Generic vs. brand name over the counter drugs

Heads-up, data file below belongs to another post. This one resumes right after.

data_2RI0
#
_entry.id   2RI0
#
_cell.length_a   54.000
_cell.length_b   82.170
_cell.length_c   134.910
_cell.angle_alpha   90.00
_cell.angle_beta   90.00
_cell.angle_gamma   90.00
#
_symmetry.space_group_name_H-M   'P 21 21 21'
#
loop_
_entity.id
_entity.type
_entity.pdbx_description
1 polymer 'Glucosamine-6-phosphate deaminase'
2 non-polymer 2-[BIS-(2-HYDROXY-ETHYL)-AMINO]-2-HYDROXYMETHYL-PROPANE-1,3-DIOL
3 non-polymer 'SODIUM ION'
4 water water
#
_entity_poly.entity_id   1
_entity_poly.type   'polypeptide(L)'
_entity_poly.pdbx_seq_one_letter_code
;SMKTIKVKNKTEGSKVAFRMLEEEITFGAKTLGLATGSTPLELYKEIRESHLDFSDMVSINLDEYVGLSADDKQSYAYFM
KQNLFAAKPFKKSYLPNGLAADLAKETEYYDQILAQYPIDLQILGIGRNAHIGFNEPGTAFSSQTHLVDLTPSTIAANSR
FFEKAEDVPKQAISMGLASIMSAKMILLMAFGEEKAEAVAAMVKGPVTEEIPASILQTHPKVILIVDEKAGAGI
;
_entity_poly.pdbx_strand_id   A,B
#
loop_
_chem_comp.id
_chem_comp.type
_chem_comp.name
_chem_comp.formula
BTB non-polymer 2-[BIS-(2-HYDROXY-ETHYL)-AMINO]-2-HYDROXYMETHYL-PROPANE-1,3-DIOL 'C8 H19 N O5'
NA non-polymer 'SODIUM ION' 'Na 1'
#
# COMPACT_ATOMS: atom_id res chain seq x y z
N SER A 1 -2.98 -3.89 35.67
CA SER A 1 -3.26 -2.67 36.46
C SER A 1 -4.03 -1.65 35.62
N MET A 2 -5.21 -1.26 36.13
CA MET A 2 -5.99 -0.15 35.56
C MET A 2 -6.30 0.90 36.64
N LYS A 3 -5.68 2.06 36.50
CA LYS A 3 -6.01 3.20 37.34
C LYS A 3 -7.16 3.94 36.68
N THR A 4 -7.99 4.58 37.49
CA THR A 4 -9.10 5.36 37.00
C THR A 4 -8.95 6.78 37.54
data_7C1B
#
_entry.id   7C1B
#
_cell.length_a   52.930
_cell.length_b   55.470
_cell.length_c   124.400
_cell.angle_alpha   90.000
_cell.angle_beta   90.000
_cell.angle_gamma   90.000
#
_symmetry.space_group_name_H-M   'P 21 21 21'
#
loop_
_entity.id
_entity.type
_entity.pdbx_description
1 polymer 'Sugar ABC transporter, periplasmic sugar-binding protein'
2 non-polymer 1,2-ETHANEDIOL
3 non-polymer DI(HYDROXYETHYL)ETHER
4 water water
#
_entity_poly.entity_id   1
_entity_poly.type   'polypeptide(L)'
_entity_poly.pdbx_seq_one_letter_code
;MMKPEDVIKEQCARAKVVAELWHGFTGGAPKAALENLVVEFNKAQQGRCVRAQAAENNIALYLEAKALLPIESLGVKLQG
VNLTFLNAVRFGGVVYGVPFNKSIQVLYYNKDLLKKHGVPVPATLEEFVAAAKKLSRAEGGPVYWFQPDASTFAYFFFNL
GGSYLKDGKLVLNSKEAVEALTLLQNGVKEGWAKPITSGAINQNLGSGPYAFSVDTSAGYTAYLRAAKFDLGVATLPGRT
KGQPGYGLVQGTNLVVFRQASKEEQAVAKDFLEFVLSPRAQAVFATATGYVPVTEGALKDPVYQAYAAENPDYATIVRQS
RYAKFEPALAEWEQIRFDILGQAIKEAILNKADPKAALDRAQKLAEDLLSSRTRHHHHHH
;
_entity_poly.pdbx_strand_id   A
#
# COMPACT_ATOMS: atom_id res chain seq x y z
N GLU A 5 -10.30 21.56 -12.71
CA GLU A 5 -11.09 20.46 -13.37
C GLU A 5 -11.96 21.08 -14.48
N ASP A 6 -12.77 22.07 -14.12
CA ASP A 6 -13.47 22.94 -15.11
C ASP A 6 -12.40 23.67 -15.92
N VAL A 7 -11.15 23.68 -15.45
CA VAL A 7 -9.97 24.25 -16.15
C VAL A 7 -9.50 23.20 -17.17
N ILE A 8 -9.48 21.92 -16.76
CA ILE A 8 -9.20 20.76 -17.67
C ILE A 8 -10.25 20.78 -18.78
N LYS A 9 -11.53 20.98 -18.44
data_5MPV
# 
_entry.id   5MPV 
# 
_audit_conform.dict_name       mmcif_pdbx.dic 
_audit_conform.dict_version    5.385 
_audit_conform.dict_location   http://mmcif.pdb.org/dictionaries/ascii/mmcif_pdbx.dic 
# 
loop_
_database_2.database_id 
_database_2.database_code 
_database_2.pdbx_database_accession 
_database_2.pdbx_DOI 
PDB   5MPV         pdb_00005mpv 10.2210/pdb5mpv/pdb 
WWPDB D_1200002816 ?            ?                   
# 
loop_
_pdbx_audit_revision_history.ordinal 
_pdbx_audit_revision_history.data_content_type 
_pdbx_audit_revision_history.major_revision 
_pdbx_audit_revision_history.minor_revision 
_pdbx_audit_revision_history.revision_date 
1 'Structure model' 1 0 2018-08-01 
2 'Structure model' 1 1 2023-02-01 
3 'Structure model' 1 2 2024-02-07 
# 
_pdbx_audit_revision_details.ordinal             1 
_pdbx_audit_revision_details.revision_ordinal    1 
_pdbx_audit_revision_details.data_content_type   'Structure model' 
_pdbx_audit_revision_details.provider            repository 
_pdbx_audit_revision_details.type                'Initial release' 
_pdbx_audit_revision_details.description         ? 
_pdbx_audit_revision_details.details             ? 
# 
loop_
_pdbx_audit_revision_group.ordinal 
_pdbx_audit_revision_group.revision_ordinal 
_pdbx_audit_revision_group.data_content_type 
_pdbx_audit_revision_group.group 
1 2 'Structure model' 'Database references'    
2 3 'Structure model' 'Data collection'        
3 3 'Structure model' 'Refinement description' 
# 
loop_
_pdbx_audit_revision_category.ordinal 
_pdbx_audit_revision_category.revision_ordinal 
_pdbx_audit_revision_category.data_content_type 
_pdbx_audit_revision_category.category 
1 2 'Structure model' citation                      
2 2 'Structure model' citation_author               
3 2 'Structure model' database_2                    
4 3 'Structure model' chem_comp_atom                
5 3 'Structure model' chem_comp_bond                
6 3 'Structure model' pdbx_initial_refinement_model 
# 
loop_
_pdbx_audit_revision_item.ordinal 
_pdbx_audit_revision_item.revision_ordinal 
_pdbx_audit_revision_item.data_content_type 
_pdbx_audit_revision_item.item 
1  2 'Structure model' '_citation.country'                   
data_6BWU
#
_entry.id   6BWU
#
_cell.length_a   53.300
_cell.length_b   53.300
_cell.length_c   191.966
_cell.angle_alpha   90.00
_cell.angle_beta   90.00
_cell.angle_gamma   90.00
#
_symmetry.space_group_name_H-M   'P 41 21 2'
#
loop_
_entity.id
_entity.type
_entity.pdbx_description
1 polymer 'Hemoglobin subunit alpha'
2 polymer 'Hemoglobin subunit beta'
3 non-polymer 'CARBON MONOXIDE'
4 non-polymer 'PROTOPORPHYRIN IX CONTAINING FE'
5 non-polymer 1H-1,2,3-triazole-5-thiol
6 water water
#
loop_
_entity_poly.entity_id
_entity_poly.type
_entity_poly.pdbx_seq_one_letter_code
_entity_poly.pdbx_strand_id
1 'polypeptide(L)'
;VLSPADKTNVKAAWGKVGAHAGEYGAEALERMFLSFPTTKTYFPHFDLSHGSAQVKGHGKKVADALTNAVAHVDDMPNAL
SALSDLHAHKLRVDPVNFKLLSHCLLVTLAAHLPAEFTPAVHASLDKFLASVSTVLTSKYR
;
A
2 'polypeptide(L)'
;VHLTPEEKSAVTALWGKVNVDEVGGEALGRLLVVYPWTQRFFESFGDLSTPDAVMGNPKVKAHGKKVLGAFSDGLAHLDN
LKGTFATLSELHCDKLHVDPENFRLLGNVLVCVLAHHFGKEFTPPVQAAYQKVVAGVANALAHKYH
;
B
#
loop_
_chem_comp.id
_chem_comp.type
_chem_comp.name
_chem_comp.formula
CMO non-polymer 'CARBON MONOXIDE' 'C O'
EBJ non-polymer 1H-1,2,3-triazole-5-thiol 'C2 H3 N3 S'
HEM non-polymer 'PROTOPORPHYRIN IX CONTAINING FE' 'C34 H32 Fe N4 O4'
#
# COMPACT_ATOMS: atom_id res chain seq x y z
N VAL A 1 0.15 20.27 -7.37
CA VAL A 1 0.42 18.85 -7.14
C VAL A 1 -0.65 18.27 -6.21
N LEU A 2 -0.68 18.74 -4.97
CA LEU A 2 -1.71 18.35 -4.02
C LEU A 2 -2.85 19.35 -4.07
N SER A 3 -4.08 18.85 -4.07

A brand named drug is a medication that is invented, made and marketed by a particular pharmaceutical company. When a new drug is invented, the company has to file a patent so other companies don’t try and steal the formula of the drug and start selling it. At the starting point the drug has two names. The generic name is the drug’s scientific one and the brand name is what the companies call it to market it well. The same rules apply to prescription drugs in addition to over the counter drugs. An example of this is the brand name pain reliever Tylenol with its generic name being acetaminophen. Generic drugs have the same active ingredients as the brand named drugs that are approved by the food and drug administration (FDA). Generics can only be made after the patent for the initial drug expires. Patent periods can last as long as twenty years on certain drugs. The same company can make a generic drug or a different company will most likely reproduce it in a cheaper form. The rules for generic drugs are long and for it to be substituted for a brand name drug, it has to have the same active ingredients (the chemical substance that makes the drug work). It also has to have the same dosage strength, which is the volume of ingredients. It needs to be in the same physical form it was first in; for example if the original drug was in pill form it has to be the same. The way that the medication is put into the body also has to be the same. It has to deliver similar amounts of the drug to the bloodstream. There are also many differences between generic and brand name drugs. Federal law requires that they look different; they could have different colors or shapes etc. They are also required to have different names and they may have differing inactive ingredients. Since drugs are made of inactive and active ingredients and some people may be sensitive to inactive ingredients like certain dyes used in drugs. Generic drugs...
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